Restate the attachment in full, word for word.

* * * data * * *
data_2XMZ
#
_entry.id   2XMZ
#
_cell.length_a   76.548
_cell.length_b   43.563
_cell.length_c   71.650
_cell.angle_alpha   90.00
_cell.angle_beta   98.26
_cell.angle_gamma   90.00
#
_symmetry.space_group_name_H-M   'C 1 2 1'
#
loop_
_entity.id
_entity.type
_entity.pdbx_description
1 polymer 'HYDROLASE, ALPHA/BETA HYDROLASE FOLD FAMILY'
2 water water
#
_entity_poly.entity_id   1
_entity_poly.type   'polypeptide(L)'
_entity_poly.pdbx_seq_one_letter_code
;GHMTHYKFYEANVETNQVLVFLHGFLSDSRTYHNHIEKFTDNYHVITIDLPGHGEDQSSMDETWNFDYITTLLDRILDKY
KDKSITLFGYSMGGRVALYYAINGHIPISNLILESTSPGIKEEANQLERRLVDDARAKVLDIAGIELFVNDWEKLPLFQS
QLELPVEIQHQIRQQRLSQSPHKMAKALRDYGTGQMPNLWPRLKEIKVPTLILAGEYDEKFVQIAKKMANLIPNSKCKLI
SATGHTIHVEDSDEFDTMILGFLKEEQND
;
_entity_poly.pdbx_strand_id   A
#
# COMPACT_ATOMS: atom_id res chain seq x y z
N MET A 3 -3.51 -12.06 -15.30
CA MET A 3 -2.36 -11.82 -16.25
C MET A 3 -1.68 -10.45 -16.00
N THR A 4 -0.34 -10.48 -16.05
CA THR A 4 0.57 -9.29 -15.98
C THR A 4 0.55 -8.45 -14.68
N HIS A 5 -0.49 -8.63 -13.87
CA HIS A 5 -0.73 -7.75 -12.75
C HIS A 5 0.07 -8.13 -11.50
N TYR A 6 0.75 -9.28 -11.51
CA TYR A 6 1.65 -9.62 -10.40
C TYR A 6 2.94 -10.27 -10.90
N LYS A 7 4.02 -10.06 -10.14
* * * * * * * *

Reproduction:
data_2XMZ
#
_entry.id   2XMZ
#
_cell.length_a   76.548
_cell.length_b   43.563
_cell.length_c   71.650
_cell.angle_alpha   90.00
_cell.angle_beta   98.26
_cell.angle_gamma   90.00
#
_symmetry.space_group_name_H-M   'C 1 2 1'
#
loop_
_entity.id
_entity.type
_entity.pdbx_description
1 polymer 'HYDROLASE, ALPHA/BETA HYDROLASE FOLD FAMILY'
2 water water
#
_entity_poly.entity_id   1
_entity_poly.type   'polypeptide(L)'
_entity_poly.pdbx_seq_one_letter_code
;GHMTHYKFYEANVETNQVLVFLHGFLSDSRTYHNHIEKFTDNYHVITIDLPGHGEDQSSMDETWNFDYITTLLDRILDKY
KDKSITLFGYSMGGRVALYYAINGHIPISNLILESTSPGIKEEANQLERRLVDDARAKVLDIAGIELFVNDWEKLPLFQS
QLELPVEIQHQIRQQRLSQSPHKMAKALRDYGTGQMPNLWPRLKEIKVPTLILAGEYDEKFVQIAKKMANLIPNSKCKLI
SATGHTIHVEDSDEFDTMILGFLKEEQND
;
_entity_poly.pdbx_strand_id   A
#
# COMPACT_ATOMS: atom_id res chain seq x y z
N MET A 3 -3.51 -12.06 -15.30
CA MET A 3 -2.36 -11.82 -16.25
C MET A 3 -1.68 -10.45 -16.00
N THR A 4 -0.34 -10.48 -16.05
CA THR A 4 0.57 -9.29 -15.98
C THR A 4 0.55 -8.45 -14.68
N HIS A 5 -0.49 -8.63 -13.87
CA HIS A 5 -0.73 -7.75 -12.75
C HIS A 5 0.07 -8.13 -11.50
N TYR A 6 0.75 -9.28 -11.51
CA TYR A 6 1.65 -9.62 -10.40
C TYR A 6 2.94 -10.27 -10.90
N LYS A 7 4.02 -10.06 -10.14